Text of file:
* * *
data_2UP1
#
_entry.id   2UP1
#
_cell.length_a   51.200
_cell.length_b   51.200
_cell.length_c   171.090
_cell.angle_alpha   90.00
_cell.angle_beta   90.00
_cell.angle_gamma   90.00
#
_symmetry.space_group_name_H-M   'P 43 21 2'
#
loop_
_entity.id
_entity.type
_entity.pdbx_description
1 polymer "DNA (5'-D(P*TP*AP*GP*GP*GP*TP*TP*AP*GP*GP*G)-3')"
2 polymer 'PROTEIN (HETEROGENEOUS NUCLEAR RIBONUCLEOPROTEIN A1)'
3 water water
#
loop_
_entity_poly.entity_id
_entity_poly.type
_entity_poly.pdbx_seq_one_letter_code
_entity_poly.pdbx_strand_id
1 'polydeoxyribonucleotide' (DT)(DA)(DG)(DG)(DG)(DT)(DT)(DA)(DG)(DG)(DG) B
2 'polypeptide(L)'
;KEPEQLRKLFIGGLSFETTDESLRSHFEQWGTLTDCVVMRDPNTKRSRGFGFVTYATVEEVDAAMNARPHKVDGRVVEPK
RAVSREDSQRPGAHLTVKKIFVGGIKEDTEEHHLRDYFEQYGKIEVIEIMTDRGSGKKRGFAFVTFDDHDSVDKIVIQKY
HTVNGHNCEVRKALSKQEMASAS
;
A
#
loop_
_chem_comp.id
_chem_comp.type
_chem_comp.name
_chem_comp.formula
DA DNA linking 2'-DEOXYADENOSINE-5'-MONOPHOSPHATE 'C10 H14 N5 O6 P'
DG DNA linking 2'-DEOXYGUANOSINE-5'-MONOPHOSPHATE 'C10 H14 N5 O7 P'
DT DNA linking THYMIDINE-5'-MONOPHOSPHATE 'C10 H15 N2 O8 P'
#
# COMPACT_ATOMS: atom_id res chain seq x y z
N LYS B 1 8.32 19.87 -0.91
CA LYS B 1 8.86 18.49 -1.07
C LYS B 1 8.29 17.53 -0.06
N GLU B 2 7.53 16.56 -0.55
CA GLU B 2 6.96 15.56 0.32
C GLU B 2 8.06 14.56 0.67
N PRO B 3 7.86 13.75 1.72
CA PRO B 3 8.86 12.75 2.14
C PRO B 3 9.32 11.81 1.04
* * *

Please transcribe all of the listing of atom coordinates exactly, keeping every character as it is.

data_2UP1
#
_entry.id   2UP1
#
_cell.length_a   51.200
_cell.length_b   51.200
_cell.length_c   171.090
_cell.angle_alpha   90.00
_cell.angle_beta   90.00
_cell.angle_gamma   90.00
#
_symmetry.space_group_name_H-M   'P 43 21 2'
#
loop_
_entity.id
_entity.type
_entity.pdbx_description
1 polymer "DNA (5'-D(P*TP*AP*GP*GP*GP*TP*TP*AP*GP*GP*G)-3')"
2 polymer 'PROTEIN (HETEROGENEOUS NUCLEAR RIBONUCLEOPROTEIN A1)'
3 water water
#
loop_
_entity_poly.entity_id
_entity_poly.type
_entity_poly.pdbx_seq_one_letter_code
_entity_poly.pdbx_strand_id
1 'polydeoxyribonucleotide' (DT)(DA)(DG)(DG)(DG)(DT)(DT)(DA)(DG)(DG)(DG) B
2 'polypeptide(L)'
;KEPEQLRKLFIGGLSFETTDESLRSHFEQWGTLTDCVVMRDPNTKRSRGFGFVTYATVEEVDAAMNARPHKVDGRVVEPK
RAVSREDSQRPGAHLTVKKIFVGGIKEDTEEHHLRDYFEQYGKIEVIEIMTDRGSGKKRGFAFVTFDDHDSVDKIVIQKY
HTVNGHNCEVRKALSKQEMASAS
;
A
#
loop_
_chem_comp.id
_chem_comp.type
_chem_comp.name
_chem_comp.formula
DA DNA linking 2'-DEOXYADENOSINE-5'-MONOPHOSPHATE 'C10 H14 N5 O6 P'
DG DNA linking 2'-DEOXYGUANOSINE-5'-MONOPHOSPHATE 'C10 H14 N5 O7 P'
DT DNA linking THYMIDINE-5'-MONOPHOSPHATE 'C10 H15 N2 O8 P'
#
# COMPACT_ATOMS: atom_id res chain seq x y z
N LYS B 1 8.32 19.87 -0.91
CA LYS B 1 8.86 18.49 -1.07
C LYS B 1 8.29 17.53 -0.06
N GLU B 2 7.53 16.56 -0.55
CA GLU B 2 6.96 15.56 0.32
C GLU B 2 8.06 14.56 0.67
N PRO B 3 7.86 13.75 1.72
CA PRO B 3 8.86 12.75 2.14
C PRO B 3 9.32 11.81 1.04